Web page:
Banning Ranch Saved For Now: Coastal Commission Votes Against Development

At around 10:30 p.m. last night, the California Coastal Commission voted 9-1 against the development of Banning Ranch. The hearing started yesterday morning at 9:00 am with nearly 400 people in attendance at the Newport Beach Civic Center. Even the second room used for overflow was packed with people sitting on the ground and spilling out of the doors. By the time 10:30 p.m. rolled around, the crowd had thinned out substantially. But there were still nearly 120 people who stuck around all day to hear the Coastal Commission’s verdict.

“I’ve been telling everyone I know about what’s going to happen to Newport Beach and Costa Mesa if this project gets approved,” says Costa Mesa resident Raymond Johnson. “I didn’t go to work today for this. Skipping a day of pay is far less important to me than the consequences this project will have in the future. We aren’t the ones who are going to feel the repercussions of this—our kids are.”

Johnson, a father of two, wore a bright green “Save Banning Ranch” shirt and stayed on the outside of the main hearing room, holding up a green “Save Banning Ranch” sign against the window all day for the Commissioners to see. He arrived to the hearing at 10 am, and stayed until the Coastal Commission made their final decision. “I honestly wasn’t sure how this day was going to go,” he said. “Some faith has been restored in the commission and other state agencies. Everyone is so corrupt these days… It’s nice that corruption didn’t rear it’s ugly head today.”
The Newport Banning Ranch LLC hoped to build nearly 900 homes, a new hotel, a hostel and a shopping center. Their marketing campaign framed the project as a way not to waste the land, and in turn, clean, restore and open Banning Ranch for community use. “The land will have educational value to children and animals' habitats will be cleaned up and restored,” a development supporter told the Coastal Commission in the public comments section. “Right now the land is being wasted. How does this benefit anyone?”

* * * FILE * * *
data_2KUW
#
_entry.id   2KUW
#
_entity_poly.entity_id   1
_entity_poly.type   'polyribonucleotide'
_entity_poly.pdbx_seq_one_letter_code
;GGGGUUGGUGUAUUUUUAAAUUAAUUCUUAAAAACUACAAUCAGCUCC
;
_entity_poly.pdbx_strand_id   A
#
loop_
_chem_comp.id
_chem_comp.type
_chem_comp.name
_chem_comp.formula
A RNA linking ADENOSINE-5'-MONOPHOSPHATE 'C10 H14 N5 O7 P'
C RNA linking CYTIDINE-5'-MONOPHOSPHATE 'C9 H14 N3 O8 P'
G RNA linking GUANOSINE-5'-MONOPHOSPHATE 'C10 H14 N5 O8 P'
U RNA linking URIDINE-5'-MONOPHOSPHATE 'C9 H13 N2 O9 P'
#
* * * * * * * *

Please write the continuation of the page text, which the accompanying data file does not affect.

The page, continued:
Perhaps the most interesting points of view were presented when members of the indigenous tribes of Orange County gave 10 minute presentations to the Commissioners. In August, the Newport Banning Ranch developers sent out a press release stating that they had the support of the Gabrieleño Band of Mission Indians (Kizh Nation) and the Tongva Ancestral Territorial Tribal Nation. Yesterday members of both tribes came not only to inform the commissioners, but also to inform the public that tribe politics do exist. Tribes publicly supporting the development of Banning Ranch (Native American land) is proof of those politics, according to members of the Gabrieleño and Tongva tribes. Members of the Juaneño Band of Mission Indians of the Acjachemen Nation also came to speak to the commission, emphasizing the importance of the land.

After nearly 13 hours of assessing the project, Commissioner Mary Shallenberg pointed out that the developer and commission staff were on two different pages about the recommended size of the project. Shallenberg made the motion to deny the development of Banning Ranch, saying that after the testimony from the staff report, the developer and the public it was clear to her that they were still far from agreement. “The developer has made it clear they do not accept staff’s recommendation,” she said. “This is a project we have to get right. We can’t get just good enough on this one.”
The only commissioner who supported the development project was Commissioner Roberto Uranga, who said he believes the land should be used by the public. He also supported the development of the land because of the educational opportunities he believes it offers children.

Dayna Bochco was the final commissioner to state her stance on the project. Although admitting the outcomes of the project are great, she said that the project would be better if it were to be built on different land. “I think if we support the motion of a denial today, it still won’t be the end of this project. What we really need to do is take a much closer look at this sensitive habitat. This particular piece of property is so fragile, and it has been decimated for 70 years…This project would be better in a different place.”

Although the Coastal Commission voted against the development of Banning Ranch, the fight for this open parcel of land probably isn’t over just yet. The commissioners made note of the fact that if the developers pursue litigation after the vote (which is likely), a judge may force them to pass their plans. But as for now, the sacred grounds of Banning Ranch are safe. May the Burrowing Owls and Fairy Shrimp rejoice! 

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